Case Study: Cambridge Regional College

Case-Study-Cambridge-Saudi

Building relationships - the key to success to working in Saudi Arabia

Dr Amina Wakefield, Head of International Office, Cambridge Regional College advises that even those with a successful track record in Saudi Arabia can benefit from working with TVET UK. She also has some useful advice for those who are not quite so experienced.

Saudi Arabia is an established market for Cambridge Regional College with more than 5000 Saudi students studying with the college in the UK and in country. The college’s international team has been working there since 1991, and Head of International Office, Dr Amina Wakefield, travels there three or four times each year.

The Saudi market is built on personal relationships. They need to understand you and establish trust before they are ready to discuss business matters.

Experience has enabled Amina to develop a sound understanding of the market, and she advises that it takes time to cultivate relationships and achieve results. She advises: ‘The Saudi market is built on personal relationships. They need to understand you and establish trust before they are ready to discuss business matters. In the educational world there is pressure on budgets and a push for fast results. But you need to be patient. It’s not just a card swapping exercise, or maybe posting a brochure. You need to follow up in person; phone their mobiles, go and see them, learn about them – and don’t push for business until at least the third meeting. It may take up to five years to break into the market, but it will bring rewards.’

Amina usually travels independently to follow up on established leads, but decided to join the TVET UK mission to Saudi Arabia in October 2011 to speak at their seminar, which was hosted by the Technical Vocational Training Council (TVTC) and opened by the Minister of Labour in Riyadh – and she is delighted she did so. ‘I wasn’t expecting to come home with a signed agreement, just hoping to identify new contacts and new opportunities. That’s what TVET UK is all about – opening doors and introducing members to the right people. It’s up to you to convert the opportunities into contracts – and some markets are easier than others.’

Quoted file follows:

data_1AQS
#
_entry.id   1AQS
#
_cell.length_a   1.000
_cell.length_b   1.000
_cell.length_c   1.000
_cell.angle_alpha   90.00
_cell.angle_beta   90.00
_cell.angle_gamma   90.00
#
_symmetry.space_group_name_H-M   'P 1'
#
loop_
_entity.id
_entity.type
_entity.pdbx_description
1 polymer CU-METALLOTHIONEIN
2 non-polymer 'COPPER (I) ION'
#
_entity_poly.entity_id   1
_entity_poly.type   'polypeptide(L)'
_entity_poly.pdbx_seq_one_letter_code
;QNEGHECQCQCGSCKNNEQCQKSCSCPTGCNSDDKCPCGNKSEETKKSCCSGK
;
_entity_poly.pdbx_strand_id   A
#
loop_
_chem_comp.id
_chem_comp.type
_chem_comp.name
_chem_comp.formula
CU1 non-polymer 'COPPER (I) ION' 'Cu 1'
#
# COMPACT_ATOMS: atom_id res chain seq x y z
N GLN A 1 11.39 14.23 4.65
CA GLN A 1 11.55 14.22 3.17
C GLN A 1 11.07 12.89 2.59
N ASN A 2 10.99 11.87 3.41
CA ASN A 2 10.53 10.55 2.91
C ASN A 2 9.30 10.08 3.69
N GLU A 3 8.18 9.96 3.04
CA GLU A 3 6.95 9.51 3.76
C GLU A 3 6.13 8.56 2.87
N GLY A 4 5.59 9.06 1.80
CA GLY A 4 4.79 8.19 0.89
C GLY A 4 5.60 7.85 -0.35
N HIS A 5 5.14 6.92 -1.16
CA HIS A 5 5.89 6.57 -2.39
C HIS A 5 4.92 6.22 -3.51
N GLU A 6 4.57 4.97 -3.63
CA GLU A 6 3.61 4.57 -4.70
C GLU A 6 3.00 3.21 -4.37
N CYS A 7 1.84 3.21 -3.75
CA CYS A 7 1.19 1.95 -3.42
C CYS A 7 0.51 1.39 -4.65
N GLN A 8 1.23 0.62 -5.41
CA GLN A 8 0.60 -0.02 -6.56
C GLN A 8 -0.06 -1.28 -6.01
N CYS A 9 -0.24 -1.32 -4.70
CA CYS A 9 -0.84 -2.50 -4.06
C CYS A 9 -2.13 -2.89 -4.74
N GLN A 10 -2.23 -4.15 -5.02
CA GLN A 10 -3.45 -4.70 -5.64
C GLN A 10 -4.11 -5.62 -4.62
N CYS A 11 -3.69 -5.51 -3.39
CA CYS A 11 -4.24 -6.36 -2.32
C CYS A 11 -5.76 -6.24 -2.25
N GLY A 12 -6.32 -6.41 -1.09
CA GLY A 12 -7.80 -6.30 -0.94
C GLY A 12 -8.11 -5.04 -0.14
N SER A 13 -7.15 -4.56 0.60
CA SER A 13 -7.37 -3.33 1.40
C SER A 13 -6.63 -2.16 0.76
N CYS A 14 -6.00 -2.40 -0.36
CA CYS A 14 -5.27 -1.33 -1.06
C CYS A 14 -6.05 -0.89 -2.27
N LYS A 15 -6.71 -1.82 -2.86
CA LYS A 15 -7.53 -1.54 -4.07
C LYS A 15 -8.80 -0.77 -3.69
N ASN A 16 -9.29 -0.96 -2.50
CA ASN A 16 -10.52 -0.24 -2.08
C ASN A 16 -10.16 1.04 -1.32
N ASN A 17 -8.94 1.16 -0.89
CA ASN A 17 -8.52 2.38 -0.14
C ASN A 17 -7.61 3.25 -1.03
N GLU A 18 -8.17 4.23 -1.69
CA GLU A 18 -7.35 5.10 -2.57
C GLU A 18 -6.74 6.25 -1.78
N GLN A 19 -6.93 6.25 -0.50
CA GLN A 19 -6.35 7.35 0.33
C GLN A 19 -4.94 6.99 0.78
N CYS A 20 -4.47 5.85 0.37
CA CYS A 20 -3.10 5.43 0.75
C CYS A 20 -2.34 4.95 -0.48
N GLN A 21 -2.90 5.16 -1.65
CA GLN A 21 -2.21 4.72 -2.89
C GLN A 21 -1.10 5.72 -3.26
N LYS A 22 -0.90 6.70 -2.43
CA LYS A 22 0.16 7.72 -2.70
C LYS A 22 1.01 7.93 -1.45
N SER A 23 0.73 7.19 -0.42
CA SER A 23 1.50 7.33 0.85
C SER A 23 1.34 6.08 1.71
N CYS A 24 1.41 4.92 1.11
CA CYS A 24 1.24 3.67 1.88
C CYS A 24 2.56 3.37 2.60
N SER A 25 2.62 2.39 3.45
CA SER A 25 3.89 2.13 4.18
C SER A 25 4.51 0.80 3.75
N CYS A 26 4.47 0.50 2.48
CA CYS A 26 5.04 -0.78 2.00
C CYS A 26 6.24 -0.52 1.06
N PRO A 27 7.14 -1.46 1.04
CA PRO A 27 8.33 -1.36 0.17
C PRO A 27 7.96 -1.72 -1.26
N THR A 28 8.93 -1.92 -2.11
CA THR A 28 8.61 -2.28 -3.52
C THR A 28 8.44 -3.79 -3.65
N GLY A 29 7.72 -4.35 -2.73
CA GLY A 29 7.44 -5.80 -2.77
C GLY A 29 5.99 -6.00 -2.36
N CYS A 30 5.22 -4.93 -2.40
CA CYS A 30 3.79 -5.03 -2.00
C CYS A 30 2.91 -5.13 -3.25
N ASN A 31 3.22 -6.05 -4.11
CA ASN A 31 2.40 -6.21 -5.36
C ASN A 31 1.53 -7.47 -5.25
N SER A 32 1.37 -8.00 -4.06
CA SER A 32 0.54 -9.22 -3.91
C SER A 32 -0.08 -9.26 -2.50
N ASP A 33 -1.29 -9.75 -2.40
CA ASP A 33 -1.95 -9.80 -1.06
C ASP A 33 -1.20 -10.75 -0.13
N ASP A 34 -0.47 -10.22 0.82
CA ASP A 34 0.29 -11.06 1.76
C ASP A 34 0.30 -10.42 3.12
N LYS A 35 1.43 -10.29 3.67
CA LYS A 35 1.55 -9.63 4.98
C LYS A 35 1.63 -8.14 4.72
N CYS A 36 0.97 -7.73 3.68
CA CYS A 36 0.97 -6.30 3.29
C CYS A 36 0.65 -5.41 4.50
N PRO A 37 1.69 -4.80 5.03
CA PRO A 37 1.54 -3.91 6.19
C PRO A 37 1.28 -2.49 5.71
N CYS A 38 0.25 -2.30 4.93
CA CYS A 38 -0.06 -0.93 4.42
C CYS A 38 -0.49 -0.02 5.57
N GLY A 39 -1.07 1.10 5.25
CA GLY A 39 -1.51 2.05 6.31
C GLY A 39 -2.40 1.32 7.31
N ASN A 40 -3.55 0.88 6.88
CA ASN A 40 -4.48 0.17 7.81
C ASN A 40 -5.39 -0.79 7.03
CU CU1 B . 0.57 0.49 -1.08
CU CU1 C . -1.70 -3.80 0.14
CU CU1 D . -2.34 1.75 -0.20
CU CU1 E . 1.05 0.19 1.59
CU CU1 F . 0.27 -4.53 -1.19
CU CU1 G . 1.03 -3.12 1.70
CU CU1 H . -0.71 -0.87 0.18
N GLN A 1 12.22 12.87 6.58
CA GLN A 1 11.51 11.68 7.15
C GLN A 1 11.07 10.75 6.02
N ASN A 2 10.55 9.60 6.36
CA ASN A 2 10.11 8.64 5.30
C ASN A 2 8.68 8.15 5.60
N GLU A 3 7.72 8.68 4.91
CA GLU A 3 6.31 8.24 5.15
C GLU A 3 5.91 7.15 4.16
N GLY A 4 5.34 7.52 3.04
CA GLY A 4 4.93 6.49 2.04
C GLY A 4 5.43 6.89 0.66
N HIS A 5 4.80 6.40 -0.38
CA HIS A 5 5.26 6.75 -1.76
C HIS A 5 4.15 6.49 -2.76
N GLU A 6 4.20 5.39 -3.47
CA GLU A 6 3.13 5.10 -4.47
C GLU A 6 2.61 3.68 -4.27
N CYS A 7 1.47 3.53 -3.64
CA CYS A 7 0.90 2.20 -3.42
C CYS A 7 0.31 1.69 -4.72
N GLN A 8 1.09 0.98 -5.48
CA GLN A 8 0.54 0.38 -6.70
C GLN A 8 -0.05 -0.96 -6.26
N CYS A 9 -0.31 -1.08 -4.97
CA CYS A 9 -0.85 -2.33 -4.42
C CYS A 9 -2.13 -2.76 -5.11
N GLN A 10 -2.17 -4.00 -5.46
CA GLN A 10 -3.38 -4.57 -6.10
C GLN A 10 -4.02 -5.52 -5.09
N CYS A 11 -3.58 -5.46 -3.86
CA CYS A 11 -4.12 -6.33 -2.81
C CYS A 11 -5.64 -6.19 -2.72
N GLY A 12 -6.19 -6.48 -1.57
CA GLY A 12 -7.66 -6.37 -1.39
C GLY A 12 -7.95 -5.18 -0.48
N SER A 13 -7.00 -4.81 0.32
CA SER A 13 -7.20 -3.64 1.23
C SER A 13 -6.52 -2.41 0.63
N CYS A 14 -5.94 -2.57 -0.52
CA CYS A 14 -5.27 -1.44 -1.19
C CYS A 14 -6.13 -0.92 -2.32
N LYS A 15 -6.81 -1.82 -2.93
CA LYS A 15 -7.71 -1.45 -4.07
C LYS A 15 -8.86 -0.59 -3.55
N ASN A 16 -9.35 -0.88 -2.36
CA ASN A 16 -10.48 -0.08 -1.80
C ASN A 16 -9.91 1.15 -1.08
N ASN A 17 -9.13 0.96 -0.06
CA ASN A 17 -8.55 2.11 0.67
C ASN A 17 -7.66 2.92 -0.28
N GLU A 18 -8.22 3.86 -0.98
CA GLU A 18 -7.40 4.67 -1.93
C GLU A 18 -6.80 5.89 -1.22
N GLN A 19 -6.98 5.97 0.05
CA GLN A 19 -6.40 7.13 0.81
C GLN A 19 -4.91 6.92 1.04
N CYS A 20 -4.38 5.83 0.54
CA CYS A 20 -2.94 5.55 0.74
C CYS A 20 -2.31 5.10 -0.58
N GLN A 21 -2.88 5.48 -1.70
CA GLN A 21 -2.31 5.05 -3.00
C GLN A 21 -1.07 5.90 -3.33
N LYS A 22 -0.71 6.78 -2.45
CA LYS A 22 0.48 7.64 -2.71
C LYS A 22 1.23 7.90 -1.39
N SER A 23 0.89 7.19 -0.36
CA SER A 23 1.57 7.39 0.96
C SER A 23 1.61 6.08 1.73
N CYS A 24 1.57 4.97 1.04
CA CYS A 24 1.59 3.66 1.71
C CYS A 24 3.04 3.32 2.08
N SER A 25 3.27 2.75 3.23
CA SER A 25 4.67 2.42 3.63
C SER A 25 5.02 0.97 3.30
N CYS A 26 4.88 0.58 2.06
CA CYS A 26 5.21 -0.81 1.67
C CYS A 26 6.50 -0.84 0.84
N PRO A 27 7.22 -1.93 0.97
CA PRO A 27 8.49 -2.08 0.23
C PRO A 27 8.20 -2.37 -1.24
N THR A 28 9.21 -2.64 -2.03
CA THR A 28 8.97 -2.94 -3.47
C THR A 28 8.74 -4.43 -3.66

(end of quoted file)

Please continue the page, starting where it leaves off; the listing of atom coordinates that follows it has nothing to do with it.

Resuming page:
The seminar was attended by ministers, college principals and other decision-makers ready to work with the UK and, Amina advises, ‘when you have high level meetings with ministers and principals, this actually gives you status and establishes your reputation.’

She explains: ‘I had had a relationship with a consultancy for a number of years but up until October there had been no business forthcoming. However, one of the consultancy team saw me speaking at the seminar and that certainly awakened the dormant partner! I was collected from the seminar and taken directly to their offices. I was advised that they had a proposal to discuss and was invited back the next day. So, I immediately cleared my diary. In this market, you need to be flexible and be able to recognise a good lead. If someone’s sending a car and asking me to sign an agreement – I go!’

Amina has now signed a Memorandum of Understanding with the consultancy to provide training for nursery nurses and fitness instructors across the Kingdom. She says: ‘When I asked what prompted the organisation to take action after all this time. He said that one of his colleagues told him that he had seen me at the seminar, and he had decided that if I was good enough for the Minister of Labour – I was good enough for them!’

A recent visit from a TVET UK inward mission has led to further success with Saudi Arabian clients for Amina and the college. The delegation included an institute that Amina hadn’t worked with before but she kept in touch after the visit and has now been asked to develop and implement six programmes for the new academic year in September. She says: ‘I made sure that I provided responses to their queries straight away, had regular email contact and had three face to face visits over eight weeks. I was advised that it was this level of contact and communication that had led to the contract. Now, within just eight weeks, we are developing short technical programmes in hospitality, construction, engineering, English language, travel and tourism.’

‘I suppose the point I am trying to make is that TVET UK is not just for new comers; those who are experienced in international business development, and well-established in international markets, can also benefit. TVET UK makes the introductions – it’s up to you to continue the conversation!’

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